The engine's innovative ranking algorithm, TableRank, also can identify tables found in frequently cited documents and weigh that factor as well in the search results, said Prasenjit Mitra, an assistant professor in the Penn State College of Information Sciences and Technology (IST) and one of the lead researchers in the development of the search engine.
"TableSeer makes it easier for scientists and scholars to find and access the important information presented in tables, and as far as we know, is the first search engine for tables," Mitra said.
Tables are an important data resource for researchers. In a search of 10,000 documents from s and conferences, the researchers found that more than 70 percent of papers in chemistry, biology and computer science included tables. Furthermore, most of those documents had multiple tables.
But while some software can identify and extract tables from text, existing software cannot search for tables across documents. That means scientists and scholars must manually browse documents in order to find tables-a time-consuming and cumbersome process.
TableSeer automates that process and captures data not only within the table but also in tables' titles and footnotes. In addition, it enables column-name-based search so that a user can search for a particular column in a table.
In tests with documents from the Royal Society of Chemistry, TableSeer correctly identified and retrieved 93.5 percent of tables created in text-based formats, Mitra said.
Searching for tables has some unique challenges, as there is no standard table representation, so tables can appear in PDF, PowerPoint, HTML and Microsoft Word documents. The researchers chose to focus on PDF documents because of their growing popularity in digital libraries and because PDF documents had been overlooked in other table-search efforts.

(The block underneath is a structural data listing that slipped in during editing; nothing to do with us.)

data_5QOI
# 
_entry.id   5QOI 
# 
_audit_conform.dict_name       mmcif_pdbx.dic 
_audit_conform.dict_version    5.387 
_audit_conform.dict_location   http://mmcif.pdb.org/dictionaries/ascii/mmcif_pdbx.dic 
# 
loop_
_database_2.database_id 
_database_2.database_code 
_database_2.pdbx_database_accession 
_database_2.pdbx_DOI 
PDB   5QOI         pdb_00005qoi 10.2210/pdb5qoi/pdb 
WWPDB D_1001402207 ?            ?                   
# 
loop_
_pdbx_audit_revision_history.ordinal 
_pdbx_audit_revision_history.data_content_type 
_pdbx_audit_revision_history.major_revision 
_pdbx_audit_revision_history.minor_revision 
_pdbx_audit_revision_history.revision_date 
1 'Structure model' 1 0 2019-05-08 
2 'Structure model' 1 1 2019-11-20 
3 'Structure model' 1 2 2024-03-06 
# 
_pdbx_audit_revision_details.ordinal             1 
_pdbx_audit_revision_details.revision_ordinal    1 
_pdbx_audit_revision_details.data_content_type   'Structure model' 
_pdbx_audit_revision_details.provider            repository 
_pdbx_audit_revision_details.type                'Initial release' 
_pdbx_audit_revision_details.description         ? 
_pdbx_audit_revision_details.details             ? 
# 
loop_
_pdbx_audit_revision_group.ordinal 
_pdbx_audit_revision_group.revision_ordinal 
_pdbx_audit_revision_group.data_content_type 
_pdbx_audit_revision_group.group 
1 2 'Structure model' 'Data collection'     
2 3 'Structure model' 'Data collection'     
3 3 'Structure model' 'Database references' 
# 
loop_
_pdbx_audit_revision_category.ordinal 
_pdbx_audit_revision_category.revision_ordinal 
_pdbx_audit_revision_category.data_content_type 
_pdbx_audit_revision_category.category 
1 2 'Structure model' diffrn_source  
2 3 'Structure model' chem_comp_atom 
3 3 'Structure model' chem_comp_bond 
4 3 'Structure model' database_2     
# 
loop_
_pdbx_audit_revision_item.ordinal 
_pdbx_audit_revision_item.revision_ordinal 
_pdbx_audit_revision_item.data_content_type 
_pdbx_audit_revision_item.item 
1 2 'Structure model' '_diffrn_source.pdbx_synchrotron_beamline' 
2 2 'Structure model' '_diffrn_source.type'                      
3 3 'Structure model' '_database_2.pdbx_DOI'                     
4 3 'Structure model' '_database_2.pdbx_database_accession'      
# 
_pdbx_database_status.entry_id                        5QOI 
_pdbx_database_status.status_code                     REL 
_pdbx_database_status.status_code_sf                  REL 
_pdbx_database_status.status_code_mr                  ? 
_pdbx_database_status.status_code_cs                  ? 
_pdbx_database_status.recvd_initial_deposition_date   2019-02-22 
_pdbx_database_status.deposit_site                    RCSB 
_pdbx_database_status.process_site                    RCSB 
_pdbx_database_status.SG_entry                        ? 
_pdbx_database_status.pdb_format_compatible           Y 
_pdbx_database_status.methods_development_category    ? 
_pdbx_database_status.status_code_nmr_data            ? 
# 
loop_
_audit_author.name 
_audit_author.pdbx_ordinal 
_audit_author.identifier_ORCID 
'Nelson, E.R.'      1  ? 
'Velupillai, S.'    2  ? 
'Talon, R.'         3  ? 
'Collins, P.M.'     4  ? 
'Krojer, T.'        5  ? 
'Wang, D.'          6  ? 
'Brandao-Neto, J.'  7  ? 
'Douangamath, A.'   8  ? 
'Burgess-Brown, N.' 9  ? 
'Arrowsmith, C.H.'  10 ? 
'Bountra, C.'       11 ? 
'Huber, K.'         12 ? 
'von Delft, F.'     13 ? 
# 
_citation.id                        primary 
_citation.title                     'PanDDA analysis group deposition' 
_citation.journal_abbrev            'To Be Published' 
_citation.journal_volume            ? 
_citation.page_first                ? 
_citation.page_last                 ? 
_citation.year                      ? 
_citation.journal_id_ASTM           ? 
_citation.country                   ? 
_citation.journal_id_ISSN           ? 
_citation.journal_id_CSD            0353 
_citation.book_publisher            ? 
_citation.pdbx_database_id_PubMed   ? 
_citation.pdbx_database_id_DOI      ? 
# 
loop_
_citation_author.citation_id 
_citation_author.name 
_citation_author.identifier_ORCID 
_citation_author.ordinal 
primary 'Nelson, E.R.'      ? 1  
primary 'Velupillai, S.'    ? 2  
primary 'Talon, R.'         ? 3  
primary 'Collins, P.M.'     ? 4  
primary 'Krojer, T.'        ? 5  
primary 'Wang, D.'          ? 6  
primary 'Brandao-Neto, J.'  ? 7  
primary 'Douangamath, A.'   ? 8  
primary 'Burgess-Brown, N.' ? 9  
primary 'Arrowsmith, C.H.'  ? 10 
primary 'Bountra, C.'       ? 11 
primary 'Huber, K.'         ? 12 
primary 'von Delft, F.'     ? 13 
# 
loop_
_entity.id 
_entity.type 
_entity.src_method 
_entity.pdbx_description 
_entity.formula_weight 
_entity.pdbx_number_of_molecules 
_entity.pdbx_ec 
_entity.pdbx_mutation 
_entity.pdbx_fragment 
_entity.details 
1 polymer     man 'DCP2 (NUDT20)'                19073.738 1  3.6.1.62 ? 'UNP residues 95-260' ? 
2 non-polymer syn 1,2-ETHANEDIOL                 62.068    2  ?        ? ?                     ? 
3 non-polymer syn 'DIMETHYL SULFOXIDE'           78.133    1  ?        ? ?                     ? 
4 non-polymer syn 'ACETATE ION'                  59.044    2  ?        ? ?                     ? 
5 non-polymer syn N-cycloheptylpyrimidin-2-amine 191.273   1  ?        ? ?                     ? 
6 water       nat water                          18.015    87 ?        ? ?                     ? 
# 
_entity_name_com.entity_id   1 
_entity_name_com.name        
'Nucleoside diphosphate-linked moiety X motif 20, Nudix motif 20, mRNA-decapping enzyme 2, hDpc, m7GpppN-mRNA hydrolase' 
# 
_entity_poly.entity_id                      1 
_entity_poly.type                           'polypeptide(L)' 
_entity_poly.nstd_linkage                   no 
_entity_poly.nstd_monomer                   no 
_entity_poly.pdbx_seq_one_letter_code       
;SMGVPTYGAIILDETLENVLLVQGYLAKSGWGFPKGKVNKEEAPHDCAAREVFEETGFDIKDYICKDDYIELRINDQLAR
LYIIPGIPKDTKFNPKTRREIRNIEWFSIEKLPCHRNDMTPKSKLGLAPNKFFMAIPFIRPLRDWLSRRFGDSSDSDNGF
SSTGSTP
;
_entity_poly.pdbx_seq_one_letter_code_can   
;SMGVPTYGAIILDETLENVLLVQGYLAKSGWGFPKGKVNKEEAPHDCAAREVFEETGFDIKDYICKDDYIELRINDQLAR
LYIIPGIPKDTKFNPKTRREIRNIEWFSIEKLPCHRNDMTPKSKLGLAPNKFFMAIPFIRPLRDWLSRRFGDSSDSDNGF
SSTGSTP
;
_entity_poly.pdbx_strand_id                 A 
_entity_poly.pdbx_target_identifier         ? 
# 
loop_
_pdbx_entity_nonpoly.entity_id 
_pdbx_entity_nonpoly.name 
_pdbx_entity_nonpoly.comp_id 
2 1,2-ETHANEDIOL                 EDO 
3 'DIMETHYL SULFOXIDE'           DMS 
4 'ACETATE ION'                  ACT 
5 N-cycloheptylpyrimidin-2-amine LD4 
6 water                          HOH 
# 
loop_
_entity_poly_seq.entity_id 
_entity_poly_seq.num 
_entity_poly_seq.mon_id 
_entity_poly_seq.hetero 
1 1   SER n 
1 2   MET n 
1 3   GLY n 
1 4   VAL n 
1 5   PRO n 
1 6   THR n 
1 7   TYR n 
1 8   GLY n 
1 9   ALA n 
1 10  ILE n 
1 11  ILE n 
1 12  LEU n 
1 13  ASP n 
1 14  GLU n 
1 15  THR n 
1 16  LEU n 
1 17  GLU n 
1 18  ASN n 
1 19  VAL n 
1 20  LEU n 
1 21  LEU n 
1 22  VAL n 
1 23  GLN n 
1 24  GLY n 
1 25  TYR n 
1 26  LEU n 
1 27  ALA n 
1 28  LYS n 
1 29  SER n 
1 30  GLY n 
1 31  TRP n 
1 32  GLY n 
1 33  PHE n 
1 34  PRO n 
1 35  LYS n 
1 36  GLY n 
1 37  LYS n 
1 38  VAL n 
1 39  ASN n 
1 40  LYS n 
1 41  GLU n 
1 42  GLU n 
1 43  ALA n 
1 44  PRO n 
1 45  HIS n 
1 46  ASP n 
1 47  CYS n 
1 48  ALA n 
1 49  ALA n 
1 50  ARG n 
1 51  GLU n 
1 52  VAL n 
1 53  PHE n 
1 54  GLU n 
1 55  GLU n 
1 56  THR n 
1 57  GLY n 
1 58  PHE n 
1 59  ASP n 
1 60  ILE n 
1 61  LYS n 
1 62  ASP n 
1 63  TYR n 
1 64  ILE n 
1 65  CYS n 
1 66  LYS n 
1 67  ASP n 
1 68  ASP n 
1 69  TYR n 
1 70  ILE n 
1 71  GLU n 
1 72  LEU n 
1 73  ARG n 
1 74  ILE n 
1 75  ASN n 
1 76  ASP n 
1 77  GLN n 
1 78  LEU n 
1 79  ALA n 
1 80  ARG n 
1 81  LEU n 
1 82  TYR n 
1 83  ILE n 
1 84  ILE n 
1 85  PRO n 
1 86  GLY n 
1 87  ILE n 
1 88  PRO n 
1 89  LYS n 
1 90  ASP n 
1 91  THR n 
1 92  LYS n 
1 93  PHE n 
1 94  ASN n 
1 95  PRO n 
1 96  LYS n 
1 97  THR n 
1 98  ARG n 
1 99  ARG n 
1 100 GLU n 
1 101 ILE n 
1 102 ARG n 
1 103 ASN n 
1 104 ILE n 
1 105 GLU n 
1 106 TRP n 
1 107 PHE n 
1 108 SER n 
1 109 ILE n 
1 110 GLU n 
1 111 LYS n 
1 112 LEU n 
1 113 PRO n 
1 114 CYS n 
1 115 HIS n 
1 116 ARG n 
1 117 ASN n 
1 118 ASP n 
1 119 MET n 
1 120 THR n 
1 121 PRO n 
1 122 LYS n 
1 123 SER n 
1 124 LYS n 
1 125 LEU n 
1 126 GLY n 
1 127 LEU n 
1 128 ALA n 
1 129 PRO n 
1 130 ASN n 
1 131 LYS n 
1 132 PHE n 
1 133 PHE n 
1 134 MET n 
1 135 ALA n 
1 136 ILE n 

"Tables can be made using a number of editor tools, and the techniques we are using in TableSeer should work with any text-based tool," said C. Lee Giles, professor of information sciences and technology and co-director of the IST Cyber-Infrastructure Lab where the research originated. "While we designed and developed TableSeer to facilitate searching of tables occurring in articles in the chemistry domain, it can be used in any domain where data is presented in tabular form including other scientific, technical, social and business areas."
The development of TableSeer is part of an open-source cyber-infrastructure project focusing on chemical document search for environmental chemistry and funded by the National Science Foundation. The grant awarded to the Penn State Department of Chemistry aims to enable automatic data analysis.
"Searching and extracting information from data tables is an essential component of data analysis in environmental science, where many research groups publish large amounts of kinetic data describing chemical changes in the environment," said Karl Mueller, professor of chemistry and principal investigator for the NSF grant.
"As we approach multidisciplinary problems within the Penn State Center for Environmental Kinetics Analysis, our students spend many days hunting down and compiling large amount of data from tables. The TableSeer tools will definitely increase the efficiency of this process and allow more time to be spent on creative scientific analysis," he added.
TableSeer can be tested online (see http://chemxseer.ist.psu.edu). The source code will be made available near the completion of the project, the researchers said.